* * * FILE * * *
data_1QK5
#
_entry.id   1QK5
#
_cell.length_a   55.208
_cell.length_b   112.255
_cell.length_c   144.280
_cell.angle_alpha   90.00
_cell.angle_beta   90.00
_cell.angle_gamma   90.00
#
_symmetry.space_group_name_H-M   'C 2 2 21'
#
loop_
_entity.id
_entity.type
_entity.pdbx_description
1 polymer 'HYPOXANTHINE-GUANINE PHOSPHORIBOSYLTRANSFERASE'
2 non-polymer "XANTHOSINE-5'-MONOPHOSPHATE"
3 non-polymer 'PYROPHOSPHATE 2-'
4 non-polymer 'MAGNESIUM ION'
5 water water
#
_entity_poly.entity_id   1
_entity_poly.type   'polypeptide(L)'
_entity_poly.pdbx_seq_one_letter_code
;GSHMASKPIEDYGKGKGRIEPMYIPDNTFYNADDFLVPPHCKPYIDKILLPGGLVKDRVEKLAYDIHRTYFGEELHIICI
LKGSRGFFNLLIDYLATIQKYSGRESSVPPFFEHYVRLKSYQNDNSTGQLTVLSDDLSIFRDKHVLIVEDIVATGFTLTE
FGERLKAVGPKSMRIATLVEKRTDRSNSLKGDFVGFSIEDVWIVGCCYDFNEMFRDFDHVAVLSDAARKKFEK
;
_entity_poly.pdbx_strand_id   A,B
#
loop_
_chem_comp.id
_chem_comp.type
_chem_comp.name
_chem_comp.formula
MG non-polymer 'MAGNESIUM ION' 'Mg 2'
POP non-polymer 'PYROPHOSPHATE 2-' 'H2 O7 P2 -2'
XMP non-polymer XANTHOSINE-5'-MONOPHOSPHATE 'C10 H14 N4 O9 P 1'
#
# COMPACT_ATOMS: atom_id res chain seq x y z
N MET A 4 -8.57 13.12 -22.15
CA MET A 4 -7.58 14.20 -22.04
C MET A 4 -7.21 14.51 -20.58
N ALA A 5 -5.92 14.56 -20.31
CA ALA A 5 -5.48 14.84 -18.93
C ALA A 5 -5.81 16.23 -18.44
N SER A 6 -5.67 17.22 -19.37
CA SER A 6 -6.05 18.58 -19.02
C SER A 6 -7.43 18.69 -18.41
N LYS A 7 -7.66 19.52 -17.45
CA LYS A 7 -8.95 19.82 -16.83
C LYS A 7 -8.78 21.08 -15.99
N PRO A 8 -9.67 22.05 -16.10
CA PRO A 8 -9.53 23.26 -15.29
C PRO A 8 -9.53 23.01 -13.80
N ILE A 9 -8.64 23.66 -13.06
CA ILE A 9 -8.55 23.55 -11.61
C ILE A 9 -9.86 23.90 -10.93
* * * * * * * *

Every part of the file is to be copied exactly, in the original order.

data_1QK5
#
_entry.id   1QK5
#
_cell.length_a   55.208
_cell.length_b   112.255
_cell.length_c   144.280
_cell.angle_alpha   90.00
_cell.angle_beta   90.00
_cell.angle_gamma   90.00
#
_symmetry.space_group_name_H-M   'C 2 2 21'
#
loop_
_entity.id
_entity.type
_entity.pdbx_description
1 polymer 'HYPOXANTHINE-GUANINE PHOSPHORIBOSYLTRANSFERASE'
2 non-polymer "XANTHOSINE-5'-MONOPHOSPHATE"
3 non-polymer 'PYROPHOSPHATE 2-'
4 non-polymer 'MAGNESIUM ION'
5 water water
#
_entity_poly.entity_id   1
_entity_poly.type   'polypeptide(L)'
_entity_poly.pdbx_seq_one_letter_code
;GSHMASKPIEDYGKGKGRIEPMYIPDNTFYNADDFLVPPHCKPYIDKILLPGGLVKDRVEKLAYDIHRTYFGEELHIICI
LKGSRGFFNLLIDYLATIQKYSGRESSVPPFFEHYVRLKSYQNDNSTGQLTVLSDDLSIFRDKHVLIVEDIVATGFTLTE
FGERLKAVGPKSMRIATLVEKRTDRSNSLKGDFVGFSIEDVWIVGCCYDFNEMFRDFDHVAVLSDAARKKFEK
;
_entity_poly.pdbx_strand_id   A,B
#
loop_
_chem_comp.id
_chem_comp.type
_chem_comp.name
_chem_comp.formula
MG non-polymer 'MAGNESIUM ION' 'Mg 2'
POP non-polymer 'PYROPHOSPHATE 2-' 'H2 O7 P2 -2'
XMP non-polymer XANTHOSINE-5'-MONOPHOSPHATE 'C10 H14 N4 O9 P 1'
#
# COMPACT_ATOMS: atom_id res chain seq x y z
N MET A 4 -8.57 13.12 -22.15
CA MET A 4 -7.58 14.20 -22.04
C MET A 4 -7.21 14.51 -20.58
N ALA A 5 -5.92 14.56 -20.31
CA ALA A 5 -5.48 14.84 -18.93
C ALA A 5 -5.81 16.23 -18.44
N SER A 6 -5.67 17.22 -19.37
CA SER A 6 -6.05 18.58 -19.02
C SER A 6 -7.43 18.69 -18.41
N LYS A 7 -7.66 19.52 -17.45
CA LYS A 7 -8.95 19.82 -16.83
C LYS A 7 -8.78 21.08 -15.99
N PRO A 8 -9.67 22.05 -16.10
CA PRO A 8 -9.53 23.26 -15.29
C PRO A 8 -9.53 23.01 -13.80
N ILE A 9 -8.64 23.66 -13.06
CA ILE A 9 -8.55 23.55 -11.61
C ILE A 9 -9.86 23.90 -10.93